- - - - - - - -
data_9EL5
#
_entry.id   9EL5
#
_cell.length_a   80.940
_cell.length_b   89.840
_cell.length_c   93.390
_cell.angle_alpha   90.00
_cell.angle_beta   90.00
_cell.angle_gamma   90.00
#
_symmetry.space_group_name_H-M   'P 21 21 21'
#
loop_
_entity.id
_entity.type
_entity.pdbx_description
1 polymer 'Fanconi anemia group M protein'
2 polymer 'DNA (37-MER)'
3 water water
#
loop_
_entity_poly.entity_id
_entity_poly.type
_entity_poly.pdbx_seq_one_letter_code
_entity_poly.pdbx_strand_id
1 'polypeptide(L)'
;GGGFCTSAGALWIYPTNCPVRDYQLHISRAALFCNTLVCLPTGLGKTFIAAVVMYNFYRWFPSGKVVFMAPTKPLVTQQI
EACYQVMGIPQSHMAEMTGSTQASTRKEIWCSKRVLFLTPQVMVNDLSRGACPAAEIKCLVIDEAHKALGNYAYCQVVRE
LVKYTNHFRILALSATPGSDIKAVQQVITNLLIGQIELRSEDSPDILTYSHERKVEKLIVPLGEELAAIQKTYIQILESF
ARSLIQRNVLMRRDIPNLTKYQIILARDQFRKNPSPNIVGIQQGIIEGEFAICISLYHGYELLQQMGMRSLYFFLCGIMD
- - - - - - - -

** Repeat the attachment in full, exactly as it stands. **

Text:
data_9EL5
#
_entry.id   9EL5
#
_cell.length_a   80.940
_cell.length_b   89.840
_cell.length_c   93.390
_cell.angle_alpha   90.00
_cell.angle_beta   90.00
_cell.angle_gamma   90.00
#
_symmetry.space_group_name_H-M   'P 21 21 21'
#
loop_
_entity.id
_entity.type
_entity.pdbx_description
1 polymer 'Fanconi anemia group M protein'
2 polymer 'DNA (37-MER)'
3 water water
#
loop_
_entity_poly.entity_id
_entity_poly.type
_entity_poly.pdbx_seq_one_letter_code
_entity_poly.pdbx_strand_id
1 'polypeptide(L)'
;GGGFCTSAGALWIYPTNCPVRDYQLHISRAALFCNTLVCLPTGLGKTFIAAVVMYNFYRWFPSGKVVFMAPTKPLVTQQI
EACYQVMGIPQSHMAEMTGSTQASTRKEIWCSKRVLFLTPQVMVNDLSRGACPAAEIKCLVIDEAHKALGNYAYCQVVRE
LVKYTNHFRILALSATPGSDIKAVQQVITNLLIGQIELRSEDSPDILTYSHERKVEKLIVPLGEELAAIQKTYIQILESF
ARSLIQRNVLMRRDIPNLTKYQIILARDQFRKNPSPNIVGIQQGIIEGEFAICISLYHGYELLQQMGMRSLYFFLCGIMD